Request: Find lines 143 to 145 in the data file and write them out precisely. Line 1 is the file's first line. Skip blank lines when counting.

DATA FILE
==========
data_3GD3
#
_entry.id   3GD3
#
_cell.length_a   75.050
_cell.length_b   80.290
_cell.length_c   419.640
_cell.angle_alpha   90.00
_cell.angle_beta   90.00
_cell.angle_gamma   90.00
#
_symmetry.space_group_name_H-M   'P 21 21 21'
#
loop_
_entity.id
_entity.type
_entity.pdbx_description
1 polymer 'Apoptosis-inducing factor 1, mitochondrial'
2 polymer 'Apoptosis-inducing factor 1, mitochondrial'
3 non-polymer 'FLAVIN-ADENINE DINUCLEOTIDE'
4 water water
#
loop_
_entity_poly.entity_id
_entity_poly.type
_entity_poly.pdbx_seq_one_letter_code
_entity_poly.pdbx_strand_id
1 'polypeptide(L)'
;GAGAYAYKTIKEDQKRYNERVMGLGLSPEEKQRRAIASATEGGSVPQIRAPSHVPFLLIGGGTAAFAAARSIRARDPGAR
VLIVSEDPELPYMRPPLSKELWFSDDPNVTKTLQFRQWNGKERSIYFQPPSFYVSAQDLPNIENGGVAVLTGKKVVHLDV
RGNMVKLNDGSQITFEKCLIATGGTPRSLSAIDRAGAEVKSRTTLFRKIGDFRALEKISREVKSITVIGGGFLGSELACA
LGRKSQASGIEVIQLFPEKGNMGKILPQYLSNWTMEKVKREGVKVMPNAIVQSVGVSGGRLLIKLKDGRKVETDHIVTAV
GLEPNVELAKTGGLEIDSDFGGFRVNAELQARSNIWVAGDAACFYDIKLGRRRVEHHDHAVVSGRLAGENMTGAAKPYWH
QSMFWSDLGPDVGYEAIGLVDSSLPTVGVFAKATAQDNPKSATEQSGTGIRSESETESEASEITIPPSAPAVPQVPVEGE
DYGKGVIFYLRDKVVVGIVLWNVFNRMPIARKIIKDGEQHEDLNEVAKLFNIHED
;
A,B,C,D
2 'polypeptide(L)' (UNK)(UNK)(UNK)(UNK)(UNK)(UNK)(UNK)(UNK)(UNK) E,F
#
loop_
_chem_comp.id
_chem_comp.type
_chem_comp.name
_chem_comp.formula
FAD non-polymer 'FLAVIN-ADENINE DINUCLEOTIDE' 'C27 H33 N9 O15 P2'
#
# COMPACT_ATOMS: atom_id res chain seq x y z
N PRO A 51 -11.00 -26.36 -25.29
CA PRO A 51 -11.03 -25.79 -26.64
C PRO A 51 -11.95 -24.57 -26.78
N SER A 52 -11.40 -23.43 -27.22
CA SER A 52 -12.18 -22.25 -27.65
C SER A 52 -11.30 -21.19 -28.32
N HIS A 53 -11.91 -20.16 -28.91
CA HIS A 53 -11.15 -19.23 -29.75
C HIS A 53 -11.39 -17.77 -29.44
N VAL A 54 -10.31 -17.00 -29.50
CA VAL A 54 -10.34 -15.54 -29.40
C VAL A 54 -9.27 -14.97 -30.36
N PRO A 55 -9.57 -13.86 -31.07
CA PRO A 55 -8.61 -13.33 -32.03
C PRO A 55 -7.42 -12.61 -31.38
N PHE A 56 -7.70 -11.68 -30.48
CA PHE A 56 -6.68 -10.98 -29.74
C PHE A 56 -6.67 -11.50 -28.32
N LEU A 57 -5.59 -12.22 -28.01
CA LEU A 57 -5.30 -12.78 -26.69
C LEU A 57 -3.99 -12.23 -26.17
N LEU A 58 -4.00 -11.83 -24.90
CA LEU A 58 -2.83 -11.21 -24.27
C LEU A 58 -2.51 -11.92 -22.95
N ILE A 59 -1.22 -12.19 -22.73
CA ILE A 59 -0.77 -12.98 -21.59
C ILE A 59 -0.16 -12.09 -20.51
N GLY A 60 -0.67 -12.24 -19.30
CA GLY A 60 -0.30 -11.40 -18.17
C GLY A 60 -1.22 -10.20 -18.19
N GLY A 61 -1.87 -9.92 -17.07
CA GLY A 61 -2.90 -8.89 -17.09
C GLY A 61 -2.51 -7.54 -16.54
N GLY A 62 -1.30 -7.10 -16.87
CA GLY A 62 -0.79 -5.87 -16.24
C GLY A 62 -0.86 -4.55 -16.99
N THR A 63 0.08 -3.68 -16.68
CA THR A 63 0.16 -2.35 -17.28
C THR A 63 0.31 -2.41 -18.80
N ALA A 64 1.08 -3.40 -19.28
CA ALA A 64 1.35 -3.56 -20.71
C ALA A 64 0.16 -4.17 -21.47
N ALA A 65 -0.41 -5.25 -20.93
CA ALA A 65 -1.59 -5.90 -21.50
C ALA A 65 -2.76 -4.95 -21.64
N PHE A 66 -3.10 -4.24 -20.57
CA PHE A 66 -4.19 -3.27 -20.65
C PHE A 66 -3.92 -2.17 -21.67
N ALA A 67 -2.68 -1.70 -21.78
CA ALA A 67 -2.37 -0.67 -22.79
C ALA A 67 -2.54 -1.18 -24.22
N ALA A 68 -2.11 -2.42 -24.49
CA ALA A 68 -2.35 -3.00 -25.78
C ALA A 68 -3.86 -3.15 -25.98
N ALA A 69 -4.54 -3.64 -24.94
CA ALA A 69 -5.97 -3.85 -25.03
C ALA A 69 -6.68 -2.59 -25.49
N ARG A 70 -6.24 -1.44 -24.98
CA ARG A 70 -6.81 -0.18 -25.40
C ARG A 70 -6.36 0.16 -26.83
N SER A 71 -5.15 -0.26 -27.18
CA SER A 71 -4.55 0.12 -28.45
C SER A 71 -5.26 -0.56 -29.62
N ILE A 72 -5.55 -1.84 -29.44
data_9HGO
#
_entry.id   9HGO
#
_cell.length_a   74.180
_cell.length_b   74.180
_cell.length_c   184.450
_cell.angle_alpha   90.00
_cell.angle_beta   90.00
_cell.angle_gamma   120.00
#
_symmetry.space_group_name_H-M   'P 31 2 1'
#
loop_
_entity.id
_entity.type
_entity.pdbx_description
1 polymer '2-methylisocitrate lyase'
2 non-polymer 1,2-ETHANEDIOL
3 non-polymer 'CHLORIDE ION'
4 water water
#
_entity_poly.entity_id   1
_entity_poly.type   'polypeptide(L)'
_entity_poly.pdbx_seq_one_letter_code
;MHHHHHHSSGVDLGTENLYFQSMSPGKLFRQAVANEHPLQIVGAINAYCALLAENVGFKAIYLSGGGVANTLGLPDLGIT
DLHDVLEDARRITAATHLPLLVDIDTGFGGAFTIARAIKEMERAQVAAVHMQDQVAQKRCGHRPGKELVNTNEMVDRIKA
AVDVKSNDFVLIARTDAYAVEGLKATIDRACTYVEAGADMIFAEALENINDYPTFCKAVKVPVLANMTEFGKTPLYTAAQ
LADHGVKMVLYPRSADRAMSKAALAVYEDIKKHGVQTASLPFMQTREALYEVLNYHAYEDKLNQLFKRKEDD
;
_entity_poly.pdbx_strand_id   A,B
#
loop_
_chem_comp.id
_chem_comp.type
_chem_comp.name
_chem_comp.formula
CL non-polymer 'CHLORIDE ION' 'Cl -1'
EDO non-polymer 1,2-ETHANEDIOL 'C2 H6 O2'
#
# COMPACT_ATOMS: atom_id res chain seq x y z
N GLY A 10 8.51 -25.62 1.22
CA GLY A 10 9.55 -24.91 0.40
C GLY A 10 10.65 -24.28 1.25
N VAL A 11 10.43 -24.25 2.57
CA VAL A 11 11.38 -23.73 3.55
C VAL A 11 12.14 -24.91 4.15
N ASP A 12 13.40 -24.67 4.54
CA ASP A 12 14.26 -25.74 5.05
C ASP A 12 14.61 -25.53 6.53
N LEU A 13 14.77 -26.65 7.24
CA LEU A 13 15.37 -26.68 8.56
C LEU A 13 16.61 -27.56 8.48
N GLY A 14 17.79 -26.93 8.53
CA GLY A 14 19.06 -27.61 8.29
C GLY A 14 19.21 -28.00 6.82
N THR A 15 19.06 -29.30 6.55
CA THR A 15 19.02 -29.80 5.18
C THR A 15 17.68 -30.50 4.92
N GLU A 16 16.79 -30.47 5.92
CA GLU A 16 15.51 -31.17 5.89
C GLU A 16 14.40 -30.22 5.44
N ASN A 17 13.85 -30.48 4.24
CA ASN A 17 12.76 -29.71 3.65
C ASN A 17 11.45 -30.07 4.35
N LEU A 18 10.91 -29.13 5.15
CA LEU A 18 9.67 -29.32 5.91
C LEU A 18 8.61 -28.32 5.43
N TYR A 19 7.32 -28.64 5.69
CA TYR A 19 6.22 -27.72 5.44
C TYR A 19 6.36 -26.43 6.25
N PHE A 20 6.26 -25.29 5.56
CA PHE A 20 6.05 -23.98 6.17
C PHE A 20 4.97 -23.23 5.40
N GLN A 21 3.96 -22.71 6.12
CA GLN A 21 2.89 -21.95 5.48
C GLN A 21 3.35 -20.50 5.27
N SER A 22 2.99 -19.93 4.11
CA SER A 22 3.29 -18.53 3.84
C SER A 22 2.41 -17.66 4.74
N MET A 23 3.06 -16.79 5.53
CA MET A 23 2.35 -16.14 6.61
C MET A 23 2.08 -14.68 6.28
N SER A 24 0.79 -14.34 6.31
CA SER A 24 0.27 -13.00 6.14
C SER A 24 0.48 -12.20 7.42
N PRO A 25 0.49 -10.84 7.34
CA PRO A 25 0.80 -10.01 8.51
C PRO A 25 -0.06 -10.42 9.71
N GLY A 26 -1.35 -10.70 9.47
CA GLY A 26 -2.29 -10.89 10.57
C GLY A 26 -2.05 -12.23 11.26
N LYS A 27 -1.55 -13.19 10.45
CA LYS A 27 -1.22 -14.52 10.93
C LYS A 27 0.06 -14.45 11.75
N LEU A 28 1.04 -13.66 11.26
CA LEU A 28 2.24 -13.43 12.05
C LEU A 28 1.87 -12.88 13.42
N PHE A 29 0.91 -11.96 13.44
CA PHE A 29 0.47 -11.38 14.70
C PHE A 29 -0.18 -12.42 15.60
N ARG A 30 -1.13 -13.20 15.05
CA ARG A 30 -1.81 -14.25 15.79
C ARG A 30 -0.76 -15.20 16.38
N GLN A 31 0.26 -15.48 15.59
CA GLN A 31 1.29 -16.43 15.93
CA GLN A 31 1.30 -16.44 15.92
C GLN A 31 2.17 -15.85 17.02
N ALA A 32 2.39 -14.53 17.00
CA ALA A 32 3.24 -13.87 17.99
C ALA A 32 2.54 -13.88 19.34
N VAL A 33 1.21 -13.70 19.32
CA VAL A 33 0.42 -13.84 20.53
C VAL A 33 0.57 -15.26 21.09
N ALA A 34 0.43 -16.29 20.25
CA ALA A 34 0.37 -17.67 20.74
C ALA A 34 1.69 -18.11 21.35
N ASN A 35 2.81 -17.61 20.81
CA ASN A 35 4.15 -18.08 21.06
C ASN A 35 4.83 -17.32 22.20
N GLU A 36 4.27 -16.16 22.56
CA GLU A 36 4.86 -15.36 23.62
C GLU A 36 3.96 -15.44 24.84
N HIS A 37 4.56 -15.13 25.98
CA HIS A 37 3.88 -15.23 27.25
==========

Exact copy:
#
loop_
_chem_comp.id